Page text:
The beige years

What do you remember about the Seventies? I remember they were beige. The bank in which we used to queue for hours for example: beige carpets, beige wallpaper, beige uniforms – I swear, even the wood of the counters was beige. I could be misremembering this of course, not least because beige is contagious: once it gets into one of your memories it spreads until it contaminates them all.

So my school too was beige: the headmaster’s suit, his shoes, his hair. Actually, I lie: his shoes weren’t beige, they were tan (even worse!). And they squeaked. My main memory of the school, apart from the headmaster’s feet, was the odour of “posh” instant coffee. Does anyone remember when there was such a thing as posh instant? Douwe Egberts for instance, such a step above Nescafé – though even Nescafé was better than that stuff made of chicory which came in a bottle. What on earth was that called? The teachers drank posh coffee. Their staff room, that mysterious place strictly forbidden to us, stank of it when the door opened. But then they were middle class and that meant something then.

Looking back, the Seventies is all about school for me. When weren’t at school we were on holiday from school. The summer break (six weeks!) was heaven. In my memory every summer was hot and sunny. Health & Safety hadn’t yet been invented so we ran wild “down the meadows” and in “the woods”. We swam with our dog in a river full of whirlpools. We dared one another to walk along a high wall of crumbling brick – with concrete on either side. We played football. We got into fights.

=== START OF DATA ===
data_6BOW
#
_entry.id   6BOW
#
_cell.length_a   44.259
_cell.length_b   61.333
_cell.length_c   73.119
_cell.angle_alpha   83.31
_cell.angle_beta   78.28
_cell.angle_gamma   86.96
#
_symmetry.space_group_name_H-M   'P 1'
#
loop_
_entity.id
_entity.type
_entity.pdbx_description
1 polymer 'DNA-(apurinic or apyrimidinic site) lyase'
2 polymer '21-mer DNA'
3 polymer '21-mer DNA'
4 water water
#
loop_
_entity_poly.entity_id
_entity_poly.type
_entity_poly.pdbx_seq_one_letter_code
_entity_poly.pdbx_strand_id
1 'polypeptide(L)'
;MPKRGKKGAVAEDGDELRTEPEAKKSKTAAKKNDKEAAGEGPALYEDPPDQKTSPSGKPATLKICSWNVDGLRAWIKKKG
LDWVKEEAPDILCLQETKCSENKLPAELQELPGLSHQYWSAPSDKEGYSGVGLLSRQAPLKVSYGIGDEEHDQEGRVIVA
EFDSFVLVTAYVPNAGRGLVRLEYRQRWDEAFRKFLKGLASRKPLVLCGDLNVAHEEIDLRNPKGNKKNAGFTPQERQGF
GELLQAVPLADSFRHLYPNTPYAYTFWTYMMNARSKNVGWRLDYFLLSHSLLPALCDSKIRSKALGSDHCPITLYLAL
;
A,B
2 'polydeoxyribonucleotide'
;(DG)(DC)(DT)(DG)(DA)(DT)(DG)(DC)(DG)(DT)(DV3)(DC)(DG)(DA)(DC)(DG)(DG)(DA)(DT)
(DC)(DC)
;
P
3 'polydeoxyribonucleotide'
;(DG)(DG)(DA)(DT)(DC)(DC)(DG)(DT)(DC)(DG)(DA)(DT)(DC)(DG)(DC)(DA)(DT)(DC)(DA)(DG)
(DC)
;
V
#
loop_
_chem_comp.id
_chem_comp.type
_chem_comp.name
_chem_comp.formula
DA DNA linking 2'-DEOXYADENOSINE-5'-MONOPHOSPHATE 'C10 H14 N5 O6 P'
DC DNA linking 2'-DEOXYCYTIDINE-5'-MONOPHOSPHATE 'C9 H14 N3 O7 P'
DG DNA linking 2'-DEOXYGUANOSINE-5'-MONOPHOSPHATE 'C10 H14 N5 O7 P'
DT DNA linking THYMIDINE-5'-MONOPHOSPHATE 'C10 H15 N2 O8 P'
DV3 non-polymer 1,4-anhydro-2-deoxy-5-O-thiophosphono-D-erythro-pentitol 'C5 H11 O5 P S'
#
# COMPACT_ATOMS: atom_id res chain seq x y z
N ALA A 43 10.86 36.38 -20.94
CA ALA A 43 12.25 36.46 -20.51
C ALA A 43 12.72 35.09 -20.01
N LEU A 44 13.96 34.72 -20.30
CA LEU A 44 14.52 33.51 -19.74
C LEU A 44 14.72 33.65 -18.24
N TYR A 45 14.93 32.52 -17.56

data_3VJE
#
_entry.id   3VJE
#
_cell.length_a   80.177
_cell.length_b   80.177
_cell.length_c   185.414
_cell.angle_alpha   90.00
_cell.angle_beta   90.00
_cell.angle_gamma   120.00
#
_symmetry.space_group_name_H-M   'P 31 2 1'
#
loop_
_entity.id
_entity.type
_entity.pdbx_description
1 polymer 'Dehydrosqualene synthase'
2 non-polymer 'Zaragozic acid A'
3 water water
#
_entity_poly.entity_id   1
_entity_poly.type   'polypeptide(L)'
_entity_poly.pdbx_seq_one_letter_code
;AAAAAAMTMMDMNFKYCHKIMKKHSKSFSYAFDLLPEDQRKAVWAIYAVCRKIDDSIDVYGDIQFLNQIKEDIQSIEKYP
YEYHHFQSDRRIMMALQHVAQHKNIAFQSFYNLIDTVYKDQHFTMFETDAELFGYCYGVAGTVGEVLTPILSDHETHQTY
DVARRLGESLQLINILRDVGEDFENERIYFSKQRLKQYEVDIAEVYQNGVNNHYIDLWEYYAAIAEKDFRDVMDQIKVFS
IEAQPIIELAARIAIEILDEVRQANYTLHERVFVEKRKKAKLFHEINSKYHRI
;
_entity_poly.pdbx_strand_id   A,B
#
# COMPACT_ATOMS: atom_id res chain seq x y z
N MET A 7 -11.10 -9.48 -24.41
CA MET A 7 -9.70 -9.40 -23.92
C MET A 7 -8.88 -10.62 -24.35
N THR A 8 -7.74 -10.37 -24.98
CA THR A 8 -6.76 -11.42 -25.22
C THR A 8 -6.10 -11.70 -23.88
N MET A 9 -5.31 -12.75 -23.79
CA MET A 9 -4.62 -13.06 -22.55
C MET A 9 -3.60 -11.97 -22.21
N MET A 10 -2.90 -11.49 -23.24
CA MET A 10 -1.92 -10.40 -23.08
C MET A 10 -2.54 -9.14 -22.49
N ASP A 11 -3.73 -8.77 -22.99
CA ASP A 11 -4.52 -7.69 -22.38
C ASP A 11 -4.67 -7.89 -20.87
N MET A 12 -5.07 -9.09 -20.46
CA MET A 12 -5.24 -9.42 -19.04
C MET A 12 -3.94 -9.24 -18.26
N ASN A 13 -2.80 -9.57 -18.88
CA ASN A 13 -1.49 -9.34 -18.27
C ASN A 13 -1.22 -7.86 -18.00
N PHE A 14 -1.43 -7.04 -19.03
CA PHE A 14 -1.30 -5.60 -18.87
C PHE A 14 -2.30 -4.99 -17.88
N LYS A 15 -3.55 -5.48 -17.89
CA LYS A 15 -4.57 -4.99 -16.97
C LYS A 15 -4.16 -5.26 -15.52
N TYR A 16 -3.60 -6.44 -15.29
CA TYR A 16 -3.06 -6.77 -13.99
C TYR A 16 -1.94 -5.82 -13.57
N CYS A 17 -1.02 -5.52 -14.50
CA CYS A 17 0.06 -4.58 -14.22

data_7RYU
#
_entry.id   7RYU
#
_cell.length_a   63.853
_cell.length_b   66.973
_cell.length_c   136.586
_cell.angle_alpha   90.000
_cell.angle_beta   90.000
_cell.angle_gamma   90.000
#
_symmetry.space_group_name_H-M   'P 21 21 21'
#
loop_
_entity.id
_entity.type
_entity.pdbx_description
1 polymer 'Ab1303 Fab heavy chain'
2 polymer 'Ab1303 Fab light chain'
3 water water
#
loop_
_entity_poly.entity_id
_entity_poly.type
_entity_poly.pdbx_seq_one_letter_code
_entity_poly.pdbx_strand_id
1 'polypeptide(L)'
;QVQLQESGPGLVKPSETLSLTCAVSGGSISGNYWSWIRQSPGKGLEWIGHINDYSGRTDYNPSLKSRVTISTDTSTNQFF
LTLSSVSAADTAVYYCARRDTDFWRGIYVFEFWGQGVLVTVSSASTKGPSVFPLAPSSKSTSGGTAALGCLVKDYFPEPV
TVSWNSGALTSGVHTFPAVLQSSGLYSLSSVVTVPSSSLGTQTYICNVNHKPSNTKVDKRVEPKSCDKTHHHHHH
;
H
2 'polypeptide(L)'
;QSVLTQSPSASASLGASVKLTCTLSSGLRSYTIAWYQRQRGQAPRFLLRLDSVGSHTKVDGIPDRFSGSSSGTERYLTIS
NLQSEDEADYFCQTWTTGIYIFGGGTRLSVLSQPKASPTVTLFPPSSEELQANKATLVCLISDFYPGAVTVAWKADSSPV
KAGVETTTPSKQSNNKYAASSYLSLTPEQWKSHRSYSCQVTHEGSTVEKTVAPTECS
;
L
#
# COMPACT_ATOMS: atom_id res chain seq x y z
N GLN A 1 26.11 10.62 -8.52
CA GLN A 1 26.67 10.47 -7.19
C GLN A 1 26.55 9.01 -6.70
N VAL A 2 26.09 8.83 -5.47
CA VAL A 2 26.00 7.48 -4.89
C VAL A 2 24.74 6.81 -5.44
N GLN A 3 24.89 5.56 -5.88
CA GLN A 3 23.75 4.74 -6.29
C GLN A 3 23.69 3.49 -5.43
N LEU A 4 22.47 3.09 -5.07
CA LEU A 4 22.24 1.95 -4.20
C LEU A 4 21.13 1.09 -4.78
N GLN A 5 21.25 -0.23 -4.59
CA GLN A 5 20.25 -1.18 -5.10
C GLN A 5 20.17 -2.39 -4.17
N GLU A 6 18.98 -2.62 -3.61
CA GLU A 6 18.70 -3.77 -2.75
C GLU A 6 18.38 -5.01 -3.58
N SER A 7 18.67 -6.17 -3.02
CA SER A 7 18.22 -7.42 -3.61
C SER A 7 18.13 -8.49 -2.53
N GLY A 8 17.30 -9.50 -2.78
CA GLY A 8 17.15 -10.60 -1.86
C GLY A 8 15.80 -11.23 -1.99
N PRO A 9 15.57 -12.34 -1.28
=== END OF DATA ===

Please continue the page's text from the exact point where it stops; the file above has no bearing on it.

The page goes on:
Easter i’m a bit vague about but Christmas was “ace”: suddenly beige was no more! The ceiling would be covered with crêpe streamers: pink, orange, green, red and blue. There would be balloons, there would be cards, a real Christmas tree (always huge in my memories) which we’d cover with tinsel and shiny balls, and then top with a star. Of course there were presents, almost all of them from Woolworth’s and only a few of which i can recall: a blue bike, a Monopoly set, two Tell Me Why books. Food: brazil nuts and tangerines. Television: Morecambe and Wise.

All too soon though it was Twelfth Night and time to take the bright colours down. Back to beige and back to school.

— For “M” —

4 thoughts on “The beige years

  1. Do you know what I miss most of all from the 70s, Mr. Fishy, now that I’m an ancient cat-ridden spinster in our great anonymous metropolis? I miss watching the TV with my averagely disfunctional family. I have especially fond memories of Sunday night TV, though I may be seeing it through a pink mist of nostalgia. We’d sit in the lounge with our Sunday tea which consisted of boiled egg halves, ham slices, droopy iceberg lettuce, sliced tomatoes and cucumber with a big dollop of Heinz salad cream, followed by, best and most wonderful of treats saved for Sunday evening, a wedge of Bird’s trifle, so artificial it glowed in the dark. And we’d watch the TV series of Planet of the Apes all together.

  2. (Thanks for your comment, Ms Angel.)

    That’s weird – i have no memories at all of watching the telly on a Sunday evening when i was a kid. All i remember is roast chicken, pressure-cooker flattened brussel sprouts (delicious!) and roasters (even more so!). I honestly can’t think what we did afterwards.

    TV was a Saturday evening phenomenon in our house: Basil Brush, Jim’ll Fix It and Dr Who (not necessarily in that order).

    • What about that strange Sunday evening feeling of leaving the weekend behind and gearing yourself up for school the next day. I still have it but nowhere near as intense.

      • No, it’s all blank. All i can see on a Sunday afternoon is my dad laid out asleep on the sofa with our Tiddles asleep on top of him. We had to be very very quiet…

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